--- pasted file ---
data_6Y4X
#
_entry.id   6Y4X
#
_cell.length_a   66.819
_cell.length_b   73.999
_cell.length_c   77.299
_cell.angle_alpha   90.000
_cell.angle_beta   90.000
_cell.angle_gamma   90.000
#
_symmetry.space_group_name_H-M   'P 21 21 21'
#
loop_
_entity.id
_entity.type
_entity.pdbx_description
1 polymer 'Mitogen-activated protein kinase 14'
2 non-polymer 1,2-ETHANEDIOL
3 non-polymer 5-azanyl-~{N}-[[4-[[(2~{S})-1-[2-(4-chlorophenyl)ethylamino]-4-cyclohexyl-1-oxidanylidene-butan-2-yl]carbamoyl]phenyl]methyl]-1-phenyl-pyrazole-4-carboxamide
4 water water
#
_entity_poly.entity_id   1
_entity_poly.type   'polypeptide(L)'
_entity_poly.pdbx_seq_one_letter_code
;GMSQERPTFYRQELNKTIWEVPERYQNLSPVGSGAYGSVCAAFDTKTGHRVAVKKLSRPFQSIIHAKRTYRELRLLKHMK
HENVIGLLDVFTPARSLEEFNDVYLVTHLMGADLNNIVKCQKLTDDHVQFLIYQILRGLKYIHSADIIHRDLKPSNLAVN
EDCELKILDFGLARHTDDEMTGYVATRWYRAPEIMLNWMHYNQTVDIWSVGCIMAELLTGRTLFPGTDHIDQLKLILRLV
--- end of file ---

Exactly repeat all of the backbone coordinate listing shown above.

data_6Y4X
#
_entry.id   6Y4X
#
_cell.length_a   66.819
_cell.length_b   73.999
_cell.length_c   77.299
_cell.angle_alpha   90.000
_cell.angle_beta   90.000
_cell.angle_gamma   90.000
#
_symmetry.space_group_name_H-M   'P 21 21 21'
#
loop_
_entity.id
_entity.type
_entity.pdbx_description
1 polymer 'Mitogen-activated protein kinase 14'
2 non-polymer 1,2-ETHANEDIOL
3 non-polymer 5-azanyl-~{N}-[[4-[[(2~{S})-1-[2-(4-chlorophenyl)ethylamino]-4-cyclohexyl-1-oxidanylidene-butan-2-yl]carbamoyl]phenyl]methyl]-1-phenyl-pyrazole-4-carboxamide
4 water water
#
_entity_poly.entity_id   1
_entity_poly.type   'polypeptide(L)'
_entity_poly.pdbx_seq_one_letter_code
;GMSQERPTFYRQELNKTIWEVPERYQNLSPVGSGAYGSVCAAFDTKTGHRVAVKKLSRPFQSIIHAKRTYRELRLLKHMK
HENVIGLLDVFTPARSLEEFNDVYLVTHLMGADLNNIVKCQKLTDDHVQFLIYQILRGLKYIHSADIIHRDLKPSNLAVN
EDCELKILDFGLARHTDDEMTGYVATRWYRAPEIMLNWMHYNQTVDIWSVGCIMAELLTGRTLFPGTDHIDQLKLILRLV